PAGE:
Shallow returns? ESG risks and opportunities in aquaculture
The Farm Animal Investment Risk and Return initiative released a report on issues and opportunities that may affect global aquaculture between now and 2050, with antibiotic use in the Asian seafood market identified as one of the top issues. https://www.fairr.org/article/shallow-returns-esg-issues-in-aquaculture/
Government policy interventions to reduce human antimicrobial use: A systematic review and evidence map
Growing political attention to antimicrobial resistance (AMR) offers a rare opportunity for achieving meaningful action. Many governments have developed national AMR action plans, but most have not yet implemented policy interventions to reduce antimicrobial overuse. A systematic evidence map can support governments in making evidence-informed decisions about implementing programs to reduce AMR, by identifying, describing, and assessing the full range of evaluated government policy options to reduce antimicrobial use in humans.
Tech solutions to fight fake medicines
GSK Partners with CRISPR Pioneer Doudna to Search for New Drugs
The drug maker GlaxoSmithKline announced Thursday that it would team up with some of the nation’s most prominent CRISPR researchers to use the gene-editing technology in a search for new medicines, establishing a new lab in San Francisco and spending up to $67 million over five years.
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- Antibiotic stewardship in Canada
- Carbapenem-resistant Pseudomonas
- Solithromycin failure vs gonorrhea
- Amoxicillin Rx and resistance
Free online course
On Jun 17, the British Society for Antimicrobial Chemotherapy will release a FREE online course on "The Role of Vaccines in Preventing Infectious Diseases and Antimicrobial Resistance,"
1. New FREE webinar on scary gonorrhea! Please join CIDRAP-ASP next Tuesday, June 18, at 10:00 a.m. CDT for a webinar on "Addressing Untreatable Gonorrhea: Resistance-Guided Therapy,"
- The next WASH in Healthcare Facilities Initiative webinar, entitled "Back to Basics: Practical Steps for Countries to Ensure Universal Access to WASH in HCF" This webinar will take place on Wednesday, June 26th at 9:00am EDT. Click here to see the event in your time zone.
Register here for this webinar
WHO/AFRO Week 23: 03 - 09 June 2019
The WHO Health Emergencies Programme is currently monitoring 72 events in the region. This week’s edition covers key new and ongoing events, including:
- Malaria in Burundi
- Measles in Comoros Islands
- Ebola virus disease in Democratic Republic of the Congo
- Humanitarian crisis in Central African Republic.
More than 1 in 5 people in conflict areas experience mental health issues
New estimates from the WHO find that some 22% of people in conflict areas around the world suffer from a mental health problem.
India heatwave deaths rise to 36, poorest workers worst hit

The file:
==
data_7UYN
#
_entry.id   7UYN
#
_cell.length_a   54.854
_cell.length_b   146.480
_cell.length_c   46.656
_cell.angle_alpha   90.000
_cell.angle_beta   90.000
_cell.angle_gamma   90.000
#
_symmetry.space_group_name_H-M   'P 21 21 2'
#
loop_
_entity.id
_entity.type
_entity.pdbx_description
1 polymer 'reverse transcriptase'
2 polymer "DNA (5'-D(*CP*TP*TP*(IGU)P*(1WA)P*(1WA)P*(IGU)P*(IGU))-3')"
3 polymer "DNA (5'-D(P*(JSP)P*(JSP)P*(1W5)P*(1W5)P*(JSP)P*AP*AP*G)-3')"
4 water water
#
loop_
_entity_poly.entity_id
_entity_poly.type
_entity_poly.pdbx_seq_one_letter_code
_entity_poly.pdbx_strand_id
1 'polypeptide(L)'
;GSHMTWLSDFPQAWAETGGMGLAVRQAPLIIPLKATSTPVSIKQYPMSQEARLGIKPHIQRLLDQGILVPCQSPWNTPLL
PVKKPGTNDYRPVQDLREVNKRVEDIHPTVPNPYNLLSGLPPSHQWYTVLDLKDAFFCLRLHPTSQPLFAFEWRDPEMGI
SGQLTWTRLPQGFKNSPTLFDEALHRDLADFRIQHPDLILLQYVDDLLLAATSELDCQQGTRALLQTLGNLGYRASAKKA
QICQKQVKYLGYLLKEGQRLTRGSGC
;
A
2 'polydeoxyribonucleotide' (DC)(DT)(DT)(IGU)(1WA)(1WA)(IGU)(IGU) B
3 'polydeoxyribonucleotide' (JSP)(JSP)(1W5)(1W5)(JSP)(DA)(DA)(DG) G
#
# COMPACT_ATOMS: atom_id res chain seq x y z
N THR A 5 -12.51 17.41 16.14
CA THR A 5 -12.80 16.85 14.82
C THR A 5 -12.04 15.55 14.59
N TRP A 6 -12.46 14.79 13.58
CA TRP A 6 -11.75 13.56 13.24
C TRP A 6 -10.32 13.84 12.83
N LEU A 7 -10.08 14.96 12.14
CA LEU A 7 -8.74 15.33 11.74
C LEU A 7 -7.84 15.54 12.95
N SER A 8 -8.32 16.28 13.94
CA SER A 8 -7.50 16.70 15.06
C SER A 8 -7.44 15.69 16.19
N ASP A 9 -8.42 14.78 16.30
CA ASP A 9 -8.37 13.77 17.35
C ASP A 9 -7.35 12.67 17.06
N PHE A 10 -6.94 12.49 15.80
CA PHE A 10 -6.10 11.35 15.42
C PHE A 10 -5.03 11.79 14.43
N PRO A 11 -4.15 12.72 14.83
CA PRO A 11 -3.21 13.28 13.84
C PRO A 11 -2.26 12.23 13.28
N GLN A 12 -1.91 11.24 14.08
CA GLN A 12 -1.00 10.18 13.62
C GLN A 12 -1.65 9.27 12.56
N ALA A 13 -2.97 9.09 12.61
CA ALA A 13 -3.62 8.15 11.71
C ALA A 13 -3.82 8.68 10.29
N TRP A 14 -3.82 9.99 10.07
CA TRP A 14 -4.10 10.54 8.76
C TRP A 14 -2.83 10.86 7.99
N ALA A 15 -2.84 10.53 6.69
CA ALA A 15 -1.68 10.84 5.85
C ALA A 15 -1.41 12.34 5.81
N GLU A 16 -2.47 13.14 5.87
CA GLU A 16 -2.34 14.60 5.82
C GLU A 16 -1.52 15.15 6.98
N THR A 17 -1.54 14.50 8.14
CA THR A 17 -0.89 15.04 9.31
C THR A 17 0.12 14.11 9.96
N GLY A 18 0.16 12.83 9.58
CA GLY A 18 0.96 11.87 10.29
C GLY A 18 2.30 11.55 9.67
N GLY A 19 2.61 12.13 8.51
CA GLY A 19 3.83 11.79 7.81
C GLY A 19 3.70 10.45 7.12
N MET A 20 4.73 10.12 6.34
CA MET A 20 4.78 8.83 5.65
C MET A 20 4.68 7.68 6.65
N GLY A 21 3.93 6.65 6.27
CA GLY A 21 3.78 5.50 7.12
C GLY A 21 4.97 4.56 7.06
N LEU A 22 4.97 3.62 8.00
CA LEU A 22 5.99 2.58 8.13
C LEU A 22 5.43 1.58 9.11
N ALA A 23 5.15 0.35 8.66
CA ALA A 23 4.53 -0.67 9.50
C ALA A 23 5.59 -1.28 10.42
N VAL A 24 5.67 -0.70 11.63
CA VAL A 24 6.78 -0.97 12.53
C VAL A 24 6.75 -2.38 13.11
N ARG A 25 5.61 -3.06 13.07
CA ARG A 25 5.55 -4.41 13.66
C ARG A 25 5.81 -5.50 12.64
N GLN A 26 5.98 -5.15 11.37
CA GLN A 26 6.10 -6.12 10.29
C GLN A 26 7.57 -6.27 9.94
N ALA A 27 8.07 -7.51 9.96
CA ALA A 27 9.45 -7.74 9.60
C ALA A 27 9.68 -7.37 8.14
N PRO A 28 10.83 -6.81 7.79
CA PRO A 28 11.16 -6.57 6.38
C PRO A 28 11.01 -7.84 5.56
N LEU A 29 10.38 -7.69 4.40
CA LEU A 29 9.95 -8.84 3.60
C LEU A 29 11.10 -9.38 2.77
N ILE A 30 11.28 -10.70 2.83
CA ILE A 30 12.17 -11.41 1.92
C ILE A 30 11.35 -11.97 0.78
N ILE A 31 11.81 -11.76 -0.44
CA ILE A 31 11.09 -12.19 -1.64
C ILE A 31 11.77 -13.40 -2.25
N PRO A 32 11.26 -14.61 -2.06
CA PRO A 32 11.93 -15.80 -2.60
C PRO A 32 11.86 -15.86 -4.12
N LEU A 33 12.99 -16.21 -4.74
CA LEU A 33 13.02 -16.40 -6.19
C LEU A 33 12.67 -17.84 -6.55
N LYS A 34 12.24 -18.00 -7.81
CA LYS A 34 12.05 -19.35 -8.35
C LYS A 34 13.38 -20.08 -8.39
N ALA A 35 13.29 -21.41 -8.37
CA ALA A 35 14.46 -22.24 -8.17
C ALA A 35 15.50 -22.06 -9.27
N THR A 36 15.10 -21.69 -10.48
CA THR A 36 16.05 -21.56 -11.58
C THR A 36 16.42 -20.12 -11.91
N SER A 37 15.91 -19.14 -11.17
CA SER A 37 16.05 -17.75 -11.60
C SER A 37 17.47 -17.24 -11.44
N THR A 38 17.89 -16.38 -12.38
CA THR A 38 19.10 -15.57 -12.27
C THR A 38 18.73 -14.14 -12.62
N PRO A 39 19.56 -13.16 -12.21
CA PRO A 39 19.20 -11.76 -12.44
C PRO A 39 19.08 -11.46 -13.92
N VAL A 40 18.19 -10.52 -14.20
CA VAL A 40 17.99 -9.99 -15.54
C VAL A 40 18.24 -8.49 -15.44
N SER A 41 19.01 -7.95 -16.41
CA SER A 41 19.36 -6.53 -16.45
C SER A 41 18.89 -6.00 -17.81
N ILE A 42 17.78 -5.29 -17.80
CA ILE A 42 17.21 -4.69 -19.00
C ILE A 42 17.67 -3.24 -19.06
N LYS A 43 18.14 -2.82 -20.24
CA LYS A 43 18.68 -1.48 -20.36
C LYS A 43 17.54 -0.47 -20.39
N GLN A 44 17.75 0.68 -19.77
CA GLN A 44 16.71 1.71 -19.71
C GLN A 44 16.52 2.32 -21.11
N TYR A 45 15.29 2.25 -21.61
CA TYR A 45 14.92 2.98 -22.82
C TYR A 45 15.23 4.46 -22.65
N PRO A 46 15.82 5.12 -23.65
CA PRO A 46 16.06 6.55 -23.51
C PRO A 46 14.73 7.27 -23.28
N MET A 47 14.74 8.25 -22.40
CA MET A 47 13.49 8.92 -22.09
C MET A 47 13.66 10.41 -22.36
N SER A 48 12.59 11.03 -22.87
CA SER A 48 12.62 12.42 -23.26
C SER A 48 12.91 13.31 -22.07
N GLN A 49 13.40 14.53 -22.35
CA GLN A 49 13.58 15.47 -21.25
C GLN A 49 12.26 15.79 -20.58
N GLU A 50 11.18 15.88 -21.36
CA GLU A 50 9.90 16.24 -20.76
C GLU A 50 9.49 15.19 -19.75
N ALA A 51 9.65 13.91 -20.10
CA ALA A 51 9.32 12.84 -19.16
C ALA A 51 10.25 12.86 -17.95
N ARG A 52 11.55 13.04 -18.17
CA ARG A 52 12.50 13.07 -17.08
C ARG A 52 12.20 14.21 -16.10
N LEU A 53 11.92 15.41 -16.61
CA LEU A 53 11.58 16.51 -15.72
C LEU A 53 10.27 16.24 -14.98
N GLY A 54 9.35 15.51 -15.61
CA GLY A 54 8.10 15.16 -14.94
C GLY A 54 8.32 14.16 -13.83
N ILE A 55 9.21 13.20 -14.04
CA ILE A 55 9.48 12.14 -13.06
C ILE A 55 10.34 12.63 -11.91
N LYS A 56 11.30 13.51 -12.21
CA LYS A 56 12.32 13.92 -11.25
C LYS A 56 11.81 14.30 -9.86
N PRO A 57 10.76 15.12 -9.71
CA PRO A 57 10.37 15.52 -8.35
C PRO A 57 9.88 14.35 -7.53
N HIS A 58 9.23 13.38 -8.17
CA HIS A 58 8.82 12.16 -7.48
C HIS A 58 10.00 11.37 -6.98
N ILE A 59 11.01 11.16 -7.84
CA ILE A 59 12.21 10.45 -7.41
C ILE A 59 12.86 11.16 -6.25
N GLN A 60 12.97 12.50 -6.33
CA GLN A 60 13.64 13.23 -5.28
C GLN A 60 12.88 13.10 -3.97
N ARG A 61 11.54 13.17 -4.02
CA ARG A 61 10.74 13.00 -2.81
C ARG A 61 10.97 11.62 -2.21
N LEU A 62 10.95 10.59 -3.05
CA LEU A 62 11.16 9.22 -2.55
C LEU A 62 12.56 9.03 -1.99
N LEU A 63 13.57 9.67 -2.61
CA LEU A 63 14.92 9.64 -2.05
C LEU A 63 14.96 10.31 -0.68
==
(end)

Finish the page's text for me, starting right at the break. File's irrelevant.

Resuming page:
Drought expert says heatwave is the worst ever with 23 states expected to be impacted
Africa drought leaves 45 million in need
‘We need to recognise the seasons are changing and we need to adapt.’
All told, more than 45 million people will struggle to find enough food across 14 countries in 2019, many feeling the compounded effects of years of drought. In 2017 – a year in which the UN labelled the crisis the worst in decades – some 38 million people were in need.
China flood death toll hits 61, 350,000 evacuated
Cyclone Vayu spares Indian west coast a direct hit, to skirt coast
Cyclones Idai and Kenneth: International partners pledge support for reconstruction and resilience building for Mozambique
Mozambique needs US$3.2 billion for post-cyclone recovery and reconstruction. At the international pledging conference in Beira, donors pledged US$1.2 billion for the initial recovery phase.
USA: Researchers identify connection between more frequent, intense heat events and deaths in Las Vegas
The number of heat wave episodes increased, while their duration decreased. The number of heat-related deaths was also found to increase, with 2016 having the highest number of heat-related deaths. For the period, 437 heat-related deaths were registered in Las Vegas. The most vulnerable subpopulation was people over 50 years old, for which 76% of the heat-related deaths were associated with preexisting heart disease.
Increasing mitigation ambition to meet the Paris Agreement’s temperature goal avoids substantial heat-related mortality in U.S. cities
Current greenhouse gas mitigation ambition is consistent with ~3°C global mean warming above preindustrial levels. There is a clear need to strengthen mitigation ambition to stabilize the climate at the Paris Agreement goal of warming of less than 2°C. We specify the differences in city-level heat-related mortality between the 3°C trajectory and warming of 2° and 1.5°C. Focusing on 15 U.S. cities where reliable climate and health data are available, we show that ratcheting up mitigation ambition to achieve the 2°C threshold could avoid between 70 and 1980 annual heat-related deaths per city during extreme events (30-year return period). Achieving the 1.5°C threshold could avoid between 110 and 2720 annual heat-related deaths. Population changes and adaptation investments would alter these numbers. Our results provide compelling evidence for the heat-related health benefits of limiting global warming to 1.5°C in the United States.